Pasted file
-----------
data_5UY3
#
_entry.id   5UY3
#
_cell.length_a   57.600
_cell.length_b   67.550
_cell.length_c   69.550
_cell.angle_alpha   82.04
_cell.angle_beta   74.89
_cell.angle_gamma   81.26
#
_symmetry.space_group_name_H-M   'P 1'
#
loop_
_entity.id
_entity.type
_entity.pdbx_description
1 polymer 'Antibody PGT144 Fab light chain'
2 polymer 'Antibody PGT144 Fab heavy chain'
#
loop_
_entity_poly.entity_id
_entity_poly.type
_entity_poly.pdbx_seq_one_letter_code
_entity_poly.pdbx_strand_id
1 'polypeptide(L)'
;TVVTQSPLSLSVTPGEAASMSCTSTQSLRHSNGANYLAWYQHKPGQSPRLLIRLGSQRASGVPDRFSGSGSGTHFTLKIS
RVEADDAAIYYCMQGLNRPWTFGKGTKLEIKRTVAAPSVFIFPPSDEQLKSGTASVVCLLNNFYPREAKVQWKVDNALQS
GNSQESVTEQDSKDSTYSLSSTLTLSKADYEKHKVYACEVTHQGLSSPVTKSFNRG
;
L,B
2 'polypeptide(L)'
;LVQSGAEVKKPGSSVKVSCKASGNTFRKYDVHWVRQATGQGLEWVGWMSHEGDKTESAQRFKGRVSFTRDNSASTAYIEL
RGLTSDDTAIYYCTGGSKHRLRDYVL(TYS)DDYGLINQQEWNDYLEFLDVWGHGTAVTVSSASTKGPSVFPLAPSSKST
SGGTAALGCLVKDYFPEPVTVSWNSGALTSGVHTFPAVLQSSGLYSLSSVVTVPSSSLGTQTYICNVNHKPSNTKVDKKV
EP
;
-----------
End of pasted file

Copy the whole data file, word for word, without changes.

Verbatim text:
data_5UY3
#
_entry.id   5UY3
#
_cell.length_a   57.600
_cell.length_b   67.550
_cell.length_c   69.550
_cell.angle_alpha   82.04
_cell.angle_beta   74.89
_cell.angle_gamma   81.26
#
_symmetry.space_group_name_H-M   'P 1'
#
loop_
_entity.id
_entity.type
_entity.pdbx_description
1 polymer 'Antibody PGT144 Fab light chain'
2 polymer 'Antibody PGT144 Fab heavy chain'
#
loop_
_entity_poly.entity_id
_entity_poly.type
_entity_poly.pdbx_seq_one_letter_code
_entity_poly.pdbx_strand_id
1 'polypeptide(L)'
;TVVTQSPLSLSVTPGEAASMSCTSTQSLRHSNGANYLAWYQHKPGQSPRLLIRLGSQRASGVPDRFSGSGSGTHFTLKIS
RVEADDAAIYYCMQGLNRPWTFGKGTKLEIKRTVAAPSVFIFPPSDEQLKSGTASVVCLLNNFYPREAKVQWKVDNALQS
GNSQESVTEQDSKDSTYSLSSTLTLSKADYEKHKVYACEVTHQGLSSPVTKSFNRG
;
L,B
2 'polypeptide(L)'
;LVQSGAEVKKPGSSVKVSCKASGNTFRKYDVHWVRQATGQGLEWVGWMSHEGDKTESAQRFKGRVSFTRDNSASTAYIEL
RGLTSDDTAIYYCTGGSKHRLRDYVL(TYS)DDYGLINQQEWNDYLEFLDVWGHGTAVTVSSASTKGPSVFPLAPSSKST
SGGTAALGCLVKDYFPEPVTVSWNSGALTSGVHTFPAVLQSSGLYSLSSVVTVPSSSLGTQTYICNVNHKPSNTKVDKKV
EP
;